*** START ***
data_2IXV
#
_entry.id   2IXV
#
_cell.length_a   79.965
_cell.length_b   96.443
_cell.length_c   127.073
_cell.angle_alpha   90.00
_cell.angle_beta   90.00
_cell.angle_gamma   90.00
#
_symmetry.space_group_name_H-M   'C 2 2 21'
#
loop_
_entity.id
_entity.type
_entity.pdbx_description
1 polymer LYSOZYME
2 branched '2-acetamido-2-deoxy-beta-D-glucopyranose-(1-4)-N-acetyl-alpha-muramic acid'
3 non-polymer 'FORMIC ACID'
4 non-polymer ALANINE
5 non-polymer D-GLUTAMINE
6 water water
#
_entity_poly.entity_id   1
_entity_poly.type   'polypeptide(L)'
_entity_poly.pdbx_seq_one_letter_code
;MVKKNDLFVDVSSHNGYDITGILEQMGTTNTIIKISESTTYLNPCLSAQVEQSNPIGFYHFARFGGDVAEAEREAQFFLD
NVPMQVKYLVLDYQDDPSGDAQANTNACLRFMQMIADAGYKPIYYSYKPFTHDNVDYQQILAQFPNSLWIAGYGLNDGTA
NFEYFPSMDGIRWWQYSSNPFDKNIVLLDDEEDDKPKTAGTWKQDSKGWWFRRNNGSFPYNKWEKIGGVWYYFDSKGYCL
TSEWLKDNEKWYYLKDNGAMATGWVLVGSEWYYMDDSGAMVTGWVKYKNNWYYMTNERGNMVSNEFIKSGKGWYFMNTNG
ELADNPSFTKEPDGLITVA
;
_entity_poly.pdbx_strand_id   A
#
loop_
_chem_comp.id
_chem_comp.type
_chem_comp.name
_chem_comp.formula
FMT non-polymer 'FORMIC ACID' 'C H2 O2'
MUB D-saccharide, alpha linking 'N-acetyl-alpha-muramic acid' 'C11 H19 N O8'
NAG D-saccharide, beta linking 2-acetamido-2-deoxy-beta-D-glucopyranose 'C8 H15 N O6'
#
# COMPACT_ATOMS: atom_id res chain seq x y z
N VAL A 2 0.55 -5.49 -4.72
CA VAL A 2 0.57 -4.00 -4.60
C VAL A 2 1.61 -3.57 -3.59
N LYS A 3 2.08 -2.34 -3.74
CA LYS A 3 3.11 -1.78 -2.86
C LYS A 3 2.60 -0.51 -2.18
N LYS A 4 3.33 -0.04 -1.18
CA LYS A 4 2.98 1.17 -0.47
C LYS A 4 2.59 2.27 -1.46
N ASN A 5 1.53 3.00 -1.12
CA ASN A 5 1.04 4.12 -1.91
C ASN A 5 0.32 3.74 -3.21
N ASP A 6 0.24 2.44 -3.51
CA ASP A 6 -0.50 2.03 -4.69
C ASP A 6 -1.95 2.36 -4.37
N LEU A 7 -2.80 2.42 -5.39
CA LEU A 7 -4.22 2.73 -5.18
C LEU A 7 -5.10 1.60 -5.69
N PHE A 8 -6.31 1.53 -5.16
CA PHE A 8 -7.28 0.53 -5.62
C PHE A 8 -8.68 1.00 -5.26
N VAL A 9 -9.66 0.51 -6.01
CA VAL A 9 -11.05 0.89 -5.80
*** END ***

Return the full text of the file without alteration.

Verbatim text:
data_2IXV
#
_entry.id   2IXV
#
_cell.length_a   79.965
_cell.length_b   96.443
_cell.length_c   127.073
_cell.angle_alpha   90.00
_cell.angle_beta   90.00
_cell.angle_gamma   90.00
#
_symmetry.space_group_name_H-M   'C 2 2 21'
#
loop_
_entity.id
_entity.type
_entity.pdbx_description
1 polymer LYSOZYME
2 branched '2-acetamido-2-deoxy-beta-D-glucopyranose-(1-4)-N-acetyl-alpha-muramic acid'
3 non-polymer 'FORMIC ACID'
4 non-polymer ALANINE
5 non-polymer D-GLUTAMINE
6 water water
#
_entity_poly.entity_id   1
_entity_poly.type   'polypeptide(L)'
_entity_poly.pdbx_seq_one_letter_code
;MVKKNDLFVDVSSHNGYDITGILEQMGTTNTIIKISESTTYLNPCLSAQVEQSNPIGFYHFARFGGDVAEAEREAQFFLD
NVPMQVKYLVLDYQDDPSGDAQANTNACLRFMQMIADAGYKPIYYSYKPFTHDNVDYQQILAQFPNSLWIAGYGLNDGTA
NFEYFPSMDGIRWWQYSSNPFDKNIVLLDDEEDDKPKTAGTWKQDSKGWWFRRNNGSFPYNKWEKIGGVWYYFDSKGYCL
TSEWLKDNEKWYYLKDNGAMATGWVLVGSEWYYMDDSGAMVTGWVKYKNNWYYMTNERGNMVSNEFIKSGKGWYFMNTNG
ELADNPSFTKEPDGLITVA
;
_entity_poly.pdbx_strand_id   A
#
loop_
_chem_comp.id
_chem_comp.type
_chem_comp.name
_chem_comp.formula
FMT non-polymer 'FORMIC ACID' 'C H2 O2'
MUB D-saccharide, alpha linking 'N-acetyl-alpha-muramic acid' 'C11 H19 N O8'
NAG D-saccharide, beta linking 2-acetamido-2-deoxy-beta-D-glucopyranose 'C8 H15 N O6'
#
# COMPACT_ATOMS: atom_id res chain seq x y z
N VAL A 2 0.55 -5.49 -4.72
CA VAL A 2 0.57 -4.00 -4.60
C VAL A 2 1.61 -3.57 -3.59
N LYS A 3 2.08 -2.34 -3.74
CA LYS A 3 3.11 -1.78 -2.86
C LYS A 3 2.60 -0.51 -2.18
N LYS A 4 3.33 -0.04 -1.18
CA LYS A 4 2.98 1.17 -0.47
C LYS A 4 2.59 2.27 -1.46
N ASN A 5 1.53 3.00 -1.12
CA ASN A 5 1.04 4.12 -1.91
C ASN A 5 0.32 3.74 -3.21
N ASP A 6 0.24 2.44 -3.51
CA ASP A 6 -0.50 2.03 -4.69
C ASP A 6 -1.95 2.36 -4.37
N LEU A 7 -2.80 2.42 -5.39
CA LEU A 7 -4.22 2.73 -5.18
C LEU A 7 -5.10 1.60 -5.69
N PHE A 8 -6.31 1.53 -5.16
CA PHE A 8 -7.28 0.53 -5.62
C PHE A 8 -8.68 1.00 -5.26
N VAL A 9 -9.66 0.51 -6.01
CA VAL A 9 -11.05 0.89 -5.80